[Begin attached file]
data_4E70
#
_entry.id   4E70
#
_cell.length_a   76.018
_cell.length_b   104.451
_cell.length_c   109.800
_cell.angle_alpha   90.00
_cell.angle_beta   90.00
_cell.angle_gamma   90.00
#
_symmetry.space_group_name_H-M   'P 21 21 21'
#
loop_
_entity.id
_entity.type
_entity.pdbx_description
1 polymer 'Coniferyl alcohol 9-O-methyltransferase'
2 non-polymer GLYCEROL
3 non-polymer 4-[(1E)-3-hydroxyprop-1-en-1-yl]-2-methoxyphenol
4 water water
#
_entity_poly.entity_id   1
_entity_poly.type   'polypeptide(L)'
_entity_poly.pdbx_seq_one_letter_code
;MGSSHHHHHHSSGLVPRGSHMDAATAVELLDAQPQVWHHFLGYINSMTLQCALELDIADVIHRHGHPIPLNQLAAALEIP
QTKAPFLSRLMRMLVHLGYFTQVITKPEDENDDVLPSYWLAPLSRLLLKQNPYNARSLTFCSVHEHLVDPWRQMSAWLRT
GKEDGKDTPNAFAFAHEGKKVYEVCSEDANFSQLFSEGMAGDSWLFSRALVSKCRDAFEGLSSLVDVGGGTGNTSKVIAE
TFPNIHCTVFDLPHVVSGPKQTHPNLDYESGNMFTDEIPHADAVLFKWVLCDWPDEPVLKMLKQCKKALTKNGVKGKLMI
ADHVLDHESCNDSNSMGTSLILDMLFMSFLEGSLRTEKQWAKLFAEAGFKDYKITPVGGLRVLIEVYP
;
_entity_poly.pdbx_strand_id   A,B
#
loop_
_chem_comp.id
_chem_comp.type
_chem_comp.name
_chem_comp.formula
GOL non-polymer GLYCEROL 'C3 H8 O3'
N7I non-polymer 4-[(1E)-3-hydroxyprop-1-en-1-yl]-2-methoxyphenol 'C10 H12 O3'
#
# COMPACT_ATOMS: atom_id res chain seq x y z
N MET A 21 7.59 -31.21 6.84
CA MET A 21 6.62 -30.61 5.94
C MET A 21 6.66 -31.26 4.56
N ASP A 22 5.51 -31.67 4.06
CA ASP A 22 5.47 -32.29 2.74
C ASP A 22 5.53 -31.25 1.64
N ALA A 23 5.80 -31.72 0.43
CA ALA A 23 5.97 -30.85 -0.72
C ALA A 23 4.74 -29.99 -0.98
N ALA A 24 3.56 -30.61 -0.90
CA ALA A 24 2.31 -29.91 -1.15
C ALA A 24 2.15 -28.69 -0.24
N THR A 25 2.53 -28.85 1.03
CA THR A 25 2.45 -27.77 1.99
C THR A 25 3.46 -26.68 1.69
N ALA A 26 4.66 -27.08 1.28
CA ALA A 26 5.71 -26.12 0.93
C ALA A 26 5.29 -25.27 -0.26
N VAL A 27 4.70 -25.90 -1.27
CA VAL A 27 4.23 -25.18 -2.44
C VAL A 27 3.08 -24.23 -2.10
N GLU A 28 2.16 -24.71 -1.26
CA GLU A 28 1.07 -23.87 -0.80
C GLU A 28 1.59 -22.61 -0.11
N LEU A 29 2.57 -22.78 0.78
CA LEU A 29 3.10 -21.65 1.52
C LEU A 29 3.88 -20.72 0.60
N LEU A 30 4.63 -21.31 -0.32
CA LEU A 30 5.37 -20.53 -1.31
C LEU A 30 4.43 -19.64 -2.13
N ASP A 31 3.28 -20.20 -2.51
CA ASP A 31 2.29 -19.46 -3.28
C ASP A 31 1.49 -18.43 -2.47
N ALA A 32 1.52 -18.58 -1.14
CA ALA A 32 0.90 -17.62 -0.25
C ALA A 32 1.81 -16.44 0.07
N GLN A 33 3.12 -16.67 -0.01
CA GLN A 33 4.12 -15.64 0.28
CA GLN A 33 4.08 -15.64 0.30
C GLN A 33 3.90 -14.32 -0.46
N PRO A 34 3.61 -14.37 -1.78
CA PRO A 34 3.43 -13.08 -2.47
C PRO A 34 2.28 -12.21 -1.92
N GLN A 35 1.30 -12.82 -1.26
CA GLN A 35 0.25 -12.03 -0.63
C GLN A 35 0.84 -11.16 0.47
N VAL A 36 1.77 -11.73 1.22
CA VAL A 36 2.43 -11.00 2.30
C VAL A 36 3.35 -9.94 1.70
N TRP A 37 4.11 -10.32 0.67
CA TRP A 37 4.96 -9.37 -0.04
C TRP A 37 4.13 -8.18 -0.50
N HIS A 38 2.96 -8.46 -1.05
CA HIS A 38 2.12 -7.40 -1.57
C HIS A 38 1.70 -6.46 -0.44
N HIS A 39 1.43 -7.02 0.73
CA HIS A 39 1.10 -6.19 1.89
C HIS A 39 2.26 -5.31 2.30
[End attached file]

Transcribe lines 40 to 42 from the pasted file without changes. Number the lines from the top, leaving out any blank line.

N7I non-polymer 4-[(1E)-3-hydroxyprop-1-en-1-yl]-2-methoxyphenol 'C10 H12 O3'
#
# COMPACT_ATOMS: atom_id res chain seq x y z